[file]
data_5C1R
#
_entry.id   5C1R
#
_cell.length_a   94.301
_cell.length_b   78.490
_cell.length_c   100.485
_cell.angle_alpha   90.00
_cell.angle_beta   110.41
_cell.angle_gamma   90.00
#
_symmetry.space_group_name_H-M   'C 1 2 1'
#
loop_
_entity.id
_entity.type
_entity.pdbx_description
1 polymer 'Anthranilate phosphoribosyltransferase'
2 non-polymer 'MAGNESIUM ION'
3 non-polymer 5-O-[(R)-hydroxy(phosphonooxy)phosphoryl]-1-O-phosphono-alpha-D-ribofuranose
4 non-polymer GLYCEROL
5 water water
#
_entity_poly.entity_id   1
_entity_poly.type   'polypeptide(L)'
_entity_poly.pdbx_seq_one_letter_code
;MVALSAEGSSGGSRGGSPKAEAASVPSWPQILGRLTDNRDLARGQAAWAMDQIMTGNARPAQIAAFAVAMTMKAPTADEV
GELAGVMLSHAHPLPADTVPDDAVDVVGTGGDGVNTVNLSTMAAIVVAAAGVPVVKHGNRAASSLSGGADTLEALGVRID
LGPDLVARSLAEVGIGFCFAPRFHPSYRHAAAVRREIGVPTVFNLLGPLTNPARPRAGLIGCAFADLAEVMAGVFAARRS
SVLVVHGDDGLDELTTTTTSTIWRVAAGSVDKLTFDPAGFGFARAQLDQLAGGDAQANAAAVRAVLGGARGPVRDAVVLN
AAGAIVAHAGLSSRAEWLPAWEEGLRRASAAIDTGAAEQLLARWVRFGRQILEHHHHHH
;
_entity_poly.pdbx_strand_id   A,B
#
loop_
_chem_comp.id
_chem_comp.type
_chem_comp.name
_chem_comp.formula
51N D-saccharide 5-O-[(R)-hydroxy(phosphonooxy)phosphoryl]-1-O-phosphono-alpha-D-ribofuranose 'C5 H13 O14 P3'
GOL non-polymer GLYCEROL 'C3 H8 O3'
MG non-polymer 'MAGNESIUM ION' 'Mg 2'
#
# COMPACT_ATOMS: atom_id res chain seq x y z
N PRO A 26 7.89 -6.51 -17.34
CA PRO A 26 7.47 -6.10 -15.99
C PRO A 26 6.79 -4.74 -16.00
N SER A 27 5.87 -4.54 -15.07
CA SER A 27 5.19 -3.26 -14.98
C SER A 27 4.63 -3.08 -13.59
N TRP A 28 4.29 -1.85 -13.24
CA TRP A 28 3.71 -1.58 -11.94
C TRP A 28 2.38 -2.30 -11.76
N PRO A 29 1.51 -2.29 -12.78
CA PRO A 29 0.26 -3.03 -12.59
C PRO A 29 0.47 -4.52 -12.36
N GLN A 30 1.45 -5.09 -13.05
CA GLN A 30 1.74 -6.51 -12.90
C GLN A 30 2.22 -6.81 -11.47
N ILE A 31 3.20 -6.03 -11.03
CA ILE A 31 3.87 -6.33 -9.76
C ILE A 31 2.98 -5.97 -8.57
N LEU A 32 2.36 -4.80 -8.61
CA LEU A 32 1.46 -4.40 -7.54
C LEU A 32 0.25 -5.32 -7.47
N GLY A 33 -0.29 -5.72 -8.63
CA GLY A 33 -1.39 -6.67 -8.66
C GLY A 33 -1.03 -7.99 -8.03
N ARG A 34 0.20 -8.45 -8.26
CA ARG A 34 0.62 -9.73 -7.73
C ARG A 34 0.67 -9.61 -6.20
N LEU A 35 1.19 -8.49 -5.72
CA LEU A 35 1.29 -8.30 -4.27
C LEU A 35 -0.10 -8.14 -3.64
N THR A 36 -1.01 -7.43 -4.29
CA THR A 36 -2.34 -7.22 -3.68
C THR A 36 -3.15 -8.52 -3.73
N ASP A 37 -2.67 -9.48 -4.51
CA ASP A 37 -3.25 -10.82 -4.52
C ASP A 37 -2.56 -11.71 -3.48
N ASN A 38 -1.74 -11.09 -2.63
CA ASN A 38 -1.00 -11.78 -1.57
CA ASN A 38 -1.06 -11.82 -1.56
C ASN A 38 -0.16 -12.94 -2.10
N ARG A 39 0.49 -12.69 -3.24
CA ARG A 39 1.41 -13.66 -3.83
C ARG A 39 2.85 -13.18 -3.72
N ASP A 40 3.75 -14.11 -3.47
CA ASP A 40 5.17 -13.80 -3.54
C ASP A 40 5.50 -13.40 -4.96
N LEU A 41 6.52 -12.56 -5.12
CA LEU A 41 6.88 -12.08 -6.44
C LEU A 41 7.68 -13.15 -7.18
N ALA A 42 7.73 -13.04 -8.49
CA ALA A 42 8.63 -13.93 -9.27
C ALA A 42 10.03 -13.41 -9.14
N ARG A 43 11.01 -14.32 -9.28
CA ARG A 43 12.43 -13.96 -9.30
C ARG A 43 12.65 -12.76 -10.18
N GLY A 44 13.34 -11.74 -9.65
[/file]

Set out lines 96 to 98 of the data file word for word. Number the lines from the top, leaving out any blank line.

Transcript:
C ALA A 42 10.03 -13.41 -9.14
N ARG A 43 11.01 -14.32 -9.28
CA ARG A 43 12.43 -13.96 -9.30